Sports News

Troubled Atlantic Yards project hit with new lawsuit

NEW YORK (Reuters) - The multibillion dollar Atlantic Yards project, which aims to construct a new basketball arena in downtown Brooklyn, was hit with another lawsuit on Monday in the latest attempt by grass-roots groups to block the controversial development.

The suit, brought by consumer advocacy group Develop Don’t Destroy Brooklyn and 20 community groups from the borough, alleges that the state agency that is cofinancing the development has acted illegally.

It’s the fourth lawsuit to be brought against the agency and the two other main parties involved in the project, developer Forest City Ratner and the New York public transit authority.

The Empire State Development Corp is to provide $700 million in tax-free debt financing for the project as long as construction work starts before year end. Alongside the arena, a new home for the New Jersey NBA team, the Nets, the plan includes office buildings and 5,000 apartments.

The ESDC, developer Bruce Ratner and the Metropolitan Transportation Authority have spent six years pursuing the project which has been dogged by legal disputes, financing problems and vocal opposition from community groups and landowners.

The latest suit argues that the ESDC has illegally abandoned the statutorily mandated purpose of the project -- the removal of blight from the area.

That’s after the terms of the deal were revised in June to offer sweeter terms to Ratner. Ratner had agreed in 2005 to buy the 22-acre rail yard for $100 million in cash at the time of closing. But the cash-hungry MTA is allowing him to pay just $20 million on closing and the remaining $80 million over 22 year. That will ensure the blight conditions will not be alleviated until well after 2030, the suit said.

“ESDC willfully stuck its head in the sand regarding the new Ratner deal with the MTA,” lead attorney Jeffrey Baker said in a statement. “That new deal guarantees that the project, contrary to the legal requirement to remove alleged ‘blight,’ will exacerbate the ‘blight’ and make it permanent.”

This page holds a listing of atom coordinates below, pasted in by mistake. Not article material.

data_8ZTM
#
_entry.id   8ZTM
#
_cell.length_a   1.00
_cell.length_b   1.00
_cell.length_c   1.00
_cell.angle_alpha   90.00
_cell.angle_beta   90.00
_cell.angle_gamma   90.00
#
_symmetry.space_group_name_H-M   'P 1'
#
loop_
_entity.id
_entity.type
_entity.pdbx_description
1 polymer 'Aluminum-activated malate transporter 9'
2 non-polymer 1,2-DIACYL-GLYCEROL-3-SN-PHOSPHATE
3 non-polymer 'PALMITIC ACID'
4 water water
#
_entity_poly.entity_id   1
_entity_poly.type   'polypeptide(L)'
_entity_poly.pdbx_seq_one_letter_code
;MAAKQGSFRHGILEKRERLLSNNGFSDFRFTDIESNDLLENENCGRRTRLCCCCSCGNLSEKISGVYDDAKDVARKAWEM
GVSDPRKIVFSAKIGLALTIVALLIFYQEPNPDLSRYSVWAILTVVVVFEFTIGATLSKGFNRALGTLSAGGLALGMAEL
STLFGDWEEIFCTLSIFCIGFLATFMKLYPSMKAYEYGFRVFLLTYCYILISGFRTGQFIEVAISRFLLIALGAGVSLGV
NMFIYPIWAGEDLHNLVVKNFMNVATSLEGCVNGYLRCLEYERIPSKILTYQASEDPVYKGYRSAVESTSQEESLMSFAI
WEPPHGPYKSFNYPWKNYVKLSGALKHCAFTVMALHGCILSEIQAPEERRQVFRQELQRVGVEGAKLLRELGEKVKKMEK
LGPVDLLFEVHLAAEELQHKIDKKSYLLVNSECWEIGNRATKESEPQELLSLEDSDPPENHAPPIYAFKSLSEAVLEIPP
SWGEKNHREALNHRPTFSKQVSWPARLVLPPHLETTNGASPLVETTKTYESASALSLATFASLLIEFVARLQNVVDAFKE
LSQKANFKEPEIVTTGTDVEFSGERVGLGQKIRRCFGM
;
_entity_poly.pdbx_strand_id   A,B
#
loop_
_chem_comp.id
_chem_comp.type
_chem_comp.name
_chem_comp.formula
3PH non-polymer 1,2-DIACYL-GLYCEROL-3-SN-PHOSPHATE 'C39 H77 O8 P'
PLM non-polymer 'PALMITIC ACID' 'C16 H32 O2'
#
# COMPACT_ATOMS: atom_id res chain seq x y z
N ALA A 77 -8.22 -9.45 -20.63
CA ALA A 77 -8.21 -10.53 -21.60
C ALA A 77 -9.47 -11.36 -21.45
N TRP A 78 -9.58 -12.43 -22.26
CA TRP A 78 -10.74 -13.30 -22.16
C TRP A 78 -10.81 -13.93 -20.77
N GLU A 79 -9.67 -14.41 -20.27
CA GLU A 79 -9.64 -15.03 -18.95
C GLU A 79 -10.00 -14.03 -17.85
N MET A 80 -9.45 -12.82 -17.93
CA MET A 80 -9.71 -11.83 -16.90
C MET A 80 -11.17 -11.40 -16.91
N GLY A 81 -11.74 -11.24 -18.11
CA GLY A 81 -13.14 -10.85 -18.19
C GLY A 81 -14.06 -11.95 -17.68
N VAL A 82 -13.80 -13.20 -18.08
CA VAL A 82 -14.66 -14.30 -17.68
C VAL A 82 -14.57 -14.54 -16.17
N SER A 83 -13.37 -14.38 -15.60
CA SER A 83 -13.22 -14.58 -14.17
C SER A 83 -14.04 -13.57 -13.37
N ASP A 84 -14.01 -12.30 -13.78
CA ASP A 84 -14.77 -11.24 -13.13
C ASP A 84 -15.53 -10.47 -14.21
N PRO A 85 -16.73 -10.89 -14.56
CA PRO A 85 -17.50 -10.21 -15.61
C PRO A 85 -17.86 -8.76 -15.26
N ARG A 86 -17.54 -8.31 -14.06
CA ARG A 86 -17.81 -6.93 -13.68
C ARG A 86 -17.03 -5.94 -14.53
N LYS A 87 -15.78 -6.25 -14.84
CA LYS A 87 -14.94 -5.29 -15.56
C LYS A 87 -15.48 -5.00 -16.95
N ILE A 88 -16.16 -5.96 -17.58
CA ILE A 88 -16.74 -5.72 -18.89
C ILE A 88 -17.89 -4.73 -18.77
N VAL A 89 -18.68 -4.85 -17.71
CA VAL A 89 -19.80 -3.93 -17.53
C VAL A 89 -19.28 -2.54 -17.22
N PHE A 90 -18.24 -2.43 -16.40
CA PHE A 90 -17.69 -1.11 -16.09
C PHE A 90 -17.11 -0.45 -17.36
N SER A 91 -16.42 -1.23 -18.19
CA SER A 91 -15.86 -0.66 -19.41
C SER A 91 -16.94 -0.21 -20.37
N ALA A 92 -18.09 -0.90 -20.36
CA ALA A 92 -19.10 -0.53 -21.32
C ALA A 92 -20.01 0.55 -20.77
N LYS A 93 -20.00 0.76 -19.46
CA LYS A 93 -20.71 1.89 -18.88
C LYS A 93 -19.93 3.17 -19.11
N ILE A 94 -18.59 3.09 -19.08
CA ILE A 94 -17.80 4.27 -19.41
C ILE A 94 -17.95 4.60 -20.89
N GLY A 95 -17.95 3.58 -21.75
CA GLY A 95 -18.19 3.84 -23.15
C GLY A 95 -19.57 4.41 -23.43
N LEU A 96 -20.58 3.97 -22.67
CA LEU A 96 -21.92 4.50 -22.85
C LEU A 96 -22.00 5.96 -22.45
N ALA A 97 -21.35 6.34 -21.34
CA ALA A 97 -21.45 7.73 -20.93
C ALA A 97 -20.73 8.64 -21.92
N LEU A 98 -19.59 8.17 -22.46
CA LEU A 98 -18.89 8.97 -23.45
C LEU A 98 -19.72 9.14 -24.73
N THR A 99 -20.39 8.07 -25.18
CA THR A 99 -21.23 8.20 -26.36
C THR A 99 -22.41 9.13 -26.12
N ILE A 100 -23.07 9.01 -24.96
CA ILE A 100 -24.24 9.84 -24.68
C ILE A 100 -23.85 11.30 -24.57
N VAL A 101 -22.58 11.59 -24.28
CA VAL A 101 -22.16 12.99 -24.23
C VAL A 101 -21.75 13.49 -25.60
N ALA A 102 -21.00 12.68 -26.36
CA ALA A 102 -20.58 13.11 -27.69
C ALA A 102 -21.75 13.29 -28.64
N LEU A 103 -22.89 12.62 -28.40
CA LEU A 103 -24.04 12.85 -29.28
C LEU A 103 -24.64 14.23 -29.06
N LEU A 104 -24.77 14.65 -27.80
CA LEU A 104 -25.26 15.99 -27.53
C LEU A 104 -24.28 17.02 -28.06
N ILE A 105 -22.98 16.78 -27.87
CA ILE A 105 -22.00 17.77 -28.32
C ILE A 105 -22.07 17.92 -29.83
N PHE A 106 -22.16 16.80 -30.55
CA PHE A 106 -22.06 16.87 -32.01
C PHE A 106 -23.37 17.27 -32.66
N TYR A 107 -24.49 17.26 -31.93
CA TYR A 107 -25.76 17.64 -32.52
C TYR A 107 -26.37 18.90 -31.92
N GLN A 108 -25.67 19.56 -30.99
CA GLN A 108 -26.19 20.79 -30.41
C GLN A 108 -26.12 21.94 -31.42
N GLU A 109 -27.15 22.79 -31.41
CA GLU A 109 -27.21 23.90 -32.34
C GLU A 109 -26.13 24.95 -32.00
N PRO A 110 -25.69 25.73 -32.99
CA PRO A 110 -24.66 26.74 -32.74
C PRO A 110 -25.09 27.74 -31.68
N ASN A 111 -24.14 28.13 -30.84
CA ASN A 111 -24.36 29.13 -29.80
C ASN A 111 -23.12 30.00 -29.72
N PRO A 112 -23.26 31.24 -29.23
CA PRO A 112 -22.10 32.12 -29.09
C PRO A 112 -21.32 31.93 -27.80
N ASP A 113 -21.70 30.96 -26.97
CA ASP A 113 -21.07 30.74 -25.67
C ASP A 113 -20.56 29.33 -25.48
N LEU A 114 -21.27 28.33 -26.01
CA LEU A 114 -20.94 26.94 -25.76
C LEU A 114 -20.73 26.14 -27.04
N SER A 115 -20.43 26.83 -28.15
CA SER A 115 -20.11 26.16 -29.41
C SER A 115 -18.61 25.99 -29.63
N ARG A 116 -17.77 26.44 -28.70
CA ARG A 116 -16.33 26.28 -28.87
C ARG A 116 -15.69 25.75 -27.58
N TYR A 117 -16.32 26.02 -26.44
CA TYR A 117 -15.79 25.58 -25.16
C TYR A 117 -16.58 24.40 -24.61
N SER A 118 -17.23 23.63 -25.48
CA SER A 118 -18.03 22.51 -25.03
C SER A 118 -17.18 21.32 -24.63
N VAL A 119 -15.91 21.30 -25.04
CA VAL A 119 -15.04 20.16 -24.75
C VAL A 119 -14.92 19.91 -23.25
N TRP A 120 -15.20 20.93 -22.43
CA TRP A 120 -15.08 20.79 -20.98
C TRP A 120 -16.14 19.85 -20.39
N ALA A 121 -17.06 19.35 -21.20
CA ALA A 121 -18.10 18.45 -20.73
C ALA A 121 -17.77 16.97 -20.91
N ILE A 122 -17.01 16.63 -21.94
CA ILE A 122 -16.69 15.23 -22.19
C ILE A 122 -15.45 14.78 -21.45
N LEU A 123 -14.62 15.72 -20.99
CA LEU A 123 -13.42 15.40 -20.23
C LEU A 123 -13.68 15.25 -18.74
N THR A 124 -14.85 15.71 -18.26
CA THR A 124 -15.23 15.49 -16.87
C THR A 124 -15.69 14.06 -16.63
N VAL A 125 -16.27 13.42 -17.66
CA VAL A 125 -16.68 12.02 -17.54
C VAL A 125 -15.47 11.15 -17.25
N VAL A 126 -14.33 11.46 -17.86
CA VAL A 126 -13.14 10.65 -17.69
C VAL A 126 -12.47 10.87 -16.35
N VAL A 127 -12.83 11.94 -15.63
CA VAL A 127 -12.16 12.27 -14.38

The agency has further breached the original project terms with a recent agreement that the affordable housing component in the project be contingent on public subsidies. The original agreement did not contain that provision, the suit claims.

It further charges the ESDC with acting illegally by failing to conduct a fresh appraisal of the site after making significant changes to the plans, a move they say is required under state law.

Other suits have focused more on the use of eminent domain to seize land for the site and the low price paid to the MTA for the rail yard.

Eminent domain is the power of a government to appropriate privately owned land for a public purpose after paying compensation. In the past, it has been used to clear land for roads, utilities, hospitals or to replace slum property.

New York’s top court began hearing oral arguments in one of the lawsuits last week and is expected to issue a ruling by mid- to late-December.

Ratner last month sold 80 percent of the Nets to Russia’s richest man, Mikhail Prokhorov, in a more than $200 million deal that includes a partnership for the development of the site.

The suit is Develop Don’t Destroy Brooklyn et al. versus Empire State Development Corp et al. at the State of New York Supreme Court.

Reporting by Ciara Linnane; Editing by Kenneth Barry